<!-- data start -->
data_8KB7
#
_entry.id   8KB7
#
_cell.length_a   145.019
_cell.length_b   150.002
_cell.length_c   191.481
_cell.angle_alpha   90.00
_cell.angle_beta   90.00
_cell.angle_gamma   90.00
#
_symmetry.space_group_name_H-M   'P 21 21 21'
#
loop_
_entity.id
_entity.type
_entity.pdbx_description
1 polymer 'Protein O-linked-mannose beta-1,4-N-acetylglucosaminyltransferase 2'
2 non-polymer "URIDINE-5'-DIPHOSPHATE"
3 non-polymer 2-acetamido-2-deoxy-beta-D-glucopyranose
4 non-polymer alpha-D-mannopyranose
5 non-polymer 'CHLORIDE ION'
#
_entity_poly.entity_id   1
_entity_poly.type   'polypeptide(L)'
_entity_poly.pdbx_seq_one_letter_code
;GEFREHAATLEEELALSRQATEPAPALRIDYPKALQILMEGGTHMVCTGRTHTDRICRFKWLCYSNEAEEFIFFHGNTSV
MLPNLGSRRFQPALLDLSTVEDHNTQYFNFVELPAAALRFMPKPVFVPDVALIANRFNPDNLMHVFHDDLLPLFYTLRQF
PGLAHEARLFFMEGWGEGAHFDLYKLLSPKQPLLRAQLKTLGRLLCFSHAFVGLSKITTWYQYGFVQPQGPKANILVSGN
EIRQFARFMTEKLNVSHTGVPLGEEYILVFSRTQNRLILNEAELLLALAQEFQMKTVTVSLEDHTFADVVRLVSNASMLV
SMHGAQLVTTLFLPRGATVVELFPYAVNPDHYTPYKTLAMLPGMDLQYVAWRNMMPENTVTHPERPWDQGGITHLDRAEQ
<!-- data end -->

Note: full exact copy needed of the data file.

data_8KB7
#
_entry.id   8KB7
#
_cell.length_a   145.019
_cell.length_b   150.002
_cell.length_c   191.481
_cell.angle_alpha   90.00
_cell.angle_beta   90.00
_cell.angle_gamma   90.00
#
_symmetry.space_group_name_H-M   'P 21 21 21'
#
loop_
_entity.id
_entity.type
_entity.pdbx_description
1 polymer 'Protein O-linked-mannose beta-1,4-N-acetylglucosaminyltransferase 2'
2 non-polymer "URIDINE-5'-DIPHOSPHATE"
3 non-polymer 2-acetamido-2-deoxy-beta-D-glucopyranose
4 non-polymer alpha-D-mannopyranose
5 non-polymer 'CHLORIDE ION'
#
_entity_poly.entity_id   1
_entity_poly.type   'polypeptide(L)'
_entity_poly.pdbx_seq_one_letter_code
;GEFREHAATLEEELALSRQATEPAPALRIDYPKALQILMEGGTHMVCTGRTHTDRICRFKWLCYSNEAEEFIFFHGNTSV
MLPNLGSRRFQPALLDLSTVEDHNTQYFNFVELPAAALRFMPKPVFVPDVALIANRFNPDNLMHVFHDDLLPLFYTLRQF
PGLAHEARLFFMEGWGEGAHFDLYKLLSPKQPLLRAQLKTLGRLLCFSHAFVGLSKITTWYQYGFVQPQGPKANILVSGN
EIRQFARFMTEKLNVSHTGVPLGEEYILVFSRTQNRLILNEAELLLALAQEFQMKTVTVSLEDHTFADVVRLVSNASMLV
SMHGAQLVTTLFLPRGATVVELFPYAVNPDHYTPYKTLAMLPGMDLQYVAWRNMMPENTVTHPERPWDQGGITHLDRAEQ